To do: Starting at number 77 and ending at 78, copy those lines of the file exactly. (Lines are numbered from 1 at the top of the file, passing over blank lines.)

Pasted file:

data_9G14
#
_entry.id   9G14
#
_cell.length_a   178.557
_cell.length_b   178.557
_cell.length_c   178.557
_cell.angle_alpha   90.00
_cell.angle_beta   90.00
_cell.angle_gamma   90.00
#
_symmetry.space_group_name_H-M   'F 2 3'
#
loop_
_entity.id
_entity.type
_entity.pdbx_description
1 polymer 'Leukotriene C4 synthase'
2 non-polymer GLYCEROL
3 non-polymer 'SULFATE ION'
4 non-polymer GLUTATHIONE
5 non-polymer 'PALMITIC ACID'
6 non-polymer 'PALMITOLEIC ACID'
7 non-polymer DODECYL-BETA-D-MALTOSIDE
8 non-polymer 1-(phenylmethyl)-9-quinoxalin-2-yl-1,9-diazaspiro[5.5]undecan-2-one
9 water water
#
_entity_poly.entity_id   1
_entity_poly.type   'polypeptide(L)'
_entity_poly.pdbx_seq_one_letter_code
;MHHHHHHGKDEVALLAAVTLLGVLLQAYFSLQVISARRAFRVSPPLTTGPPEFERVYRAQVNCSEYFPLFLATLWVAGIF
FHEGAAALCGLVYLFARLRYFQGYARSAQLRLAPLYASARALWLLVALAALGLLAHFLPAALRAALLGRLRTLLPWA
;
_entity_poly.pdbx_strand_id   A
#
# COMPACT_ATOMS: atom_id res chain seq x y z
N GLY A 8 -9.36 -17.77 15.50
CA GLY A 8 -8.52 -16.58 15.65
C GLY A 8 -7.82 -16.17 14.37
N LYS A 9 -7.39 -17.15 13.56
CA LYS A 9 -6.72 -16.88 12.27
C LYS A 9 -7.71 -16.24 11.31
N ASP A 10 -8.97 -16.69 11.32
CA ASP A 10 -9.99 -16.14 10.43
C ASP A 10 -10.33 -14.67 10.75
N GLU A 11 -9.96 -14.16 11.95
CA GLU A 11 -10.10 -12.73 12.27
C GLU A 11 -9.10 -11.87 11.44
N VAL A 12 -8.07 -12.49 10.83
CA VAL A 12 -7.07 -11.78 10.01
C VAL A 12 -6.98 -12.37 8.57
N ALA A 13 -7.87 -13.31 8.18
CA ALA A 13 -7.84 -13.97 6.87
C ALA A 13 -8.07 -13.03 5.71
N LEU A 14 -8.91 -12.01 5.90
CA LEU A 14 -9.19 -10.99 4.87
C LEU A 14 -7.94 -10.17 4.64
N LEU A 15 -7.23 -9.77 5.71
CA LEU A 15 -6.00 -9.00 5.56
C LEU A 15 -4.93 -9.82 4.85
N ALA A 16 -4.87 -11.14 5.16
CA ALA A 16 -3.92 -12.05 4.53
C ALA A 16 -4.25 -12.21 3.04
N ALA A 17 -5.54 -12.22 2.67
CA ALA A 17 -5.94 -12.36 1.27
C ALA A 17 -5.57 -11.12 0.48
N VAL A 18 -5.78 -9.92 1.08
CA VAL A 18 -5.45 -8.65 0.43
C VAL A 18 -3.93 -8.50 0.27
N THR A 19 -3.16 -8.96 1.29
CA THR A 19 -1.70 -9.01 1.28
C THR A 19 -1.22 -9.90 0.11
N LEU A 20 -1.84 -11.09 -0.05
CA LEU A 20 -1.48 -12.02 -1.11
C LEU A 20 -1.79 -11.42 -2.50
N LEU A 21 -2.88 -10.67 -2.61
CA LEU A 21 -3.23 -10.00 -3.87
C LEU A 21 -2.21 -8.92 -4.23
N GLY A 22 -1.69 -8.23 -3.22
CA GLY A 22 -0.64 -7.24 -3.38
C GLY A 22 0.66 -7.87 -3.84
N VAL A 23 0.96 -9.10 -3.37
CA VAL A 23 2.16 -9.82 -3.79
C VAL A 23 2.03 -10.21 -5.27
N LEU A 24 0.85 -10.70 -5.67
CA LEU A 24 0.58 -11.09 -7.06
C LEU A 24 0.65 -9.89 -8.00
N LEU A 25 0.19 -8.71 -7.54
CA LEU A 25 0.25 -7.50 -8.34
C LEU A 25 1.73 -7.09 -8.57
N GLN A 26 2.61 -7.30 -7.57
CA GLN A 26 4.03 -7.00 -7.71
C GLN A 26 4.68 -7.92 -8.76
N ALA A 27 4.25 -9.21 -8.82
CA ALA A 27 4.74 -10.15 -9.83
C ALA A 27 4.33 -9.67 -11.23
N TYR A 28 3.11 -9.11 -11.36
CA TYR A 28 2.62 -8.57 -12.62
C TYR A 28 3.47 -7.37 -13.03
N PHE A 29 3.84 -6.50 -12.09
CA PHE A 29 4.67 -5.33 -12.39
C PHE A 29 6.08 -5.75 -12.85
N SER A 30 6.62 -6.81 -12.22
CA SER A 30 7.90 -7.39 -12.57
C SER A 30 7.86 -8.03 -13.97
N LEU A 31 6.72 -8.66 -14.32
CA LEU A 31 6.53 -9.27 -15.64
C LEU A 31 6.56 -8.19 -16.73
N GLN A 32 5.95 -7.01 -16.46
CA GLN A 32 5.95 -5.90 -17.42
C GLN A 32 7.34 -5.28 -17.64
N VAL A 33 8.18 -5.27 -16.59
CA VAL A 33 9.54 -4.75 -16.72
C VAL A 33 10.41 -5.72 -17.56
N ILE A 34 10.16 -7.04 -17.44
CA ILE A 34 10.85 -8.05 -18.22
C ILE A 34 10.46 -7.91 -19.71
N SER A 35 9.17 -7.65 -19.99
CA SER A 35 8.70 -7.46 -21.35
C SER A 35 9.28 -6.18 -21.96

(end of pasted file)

CA LEU A 21 -3.23 -10.00 -3.87
C LEU A 21 -2.21 -8.92 -4.23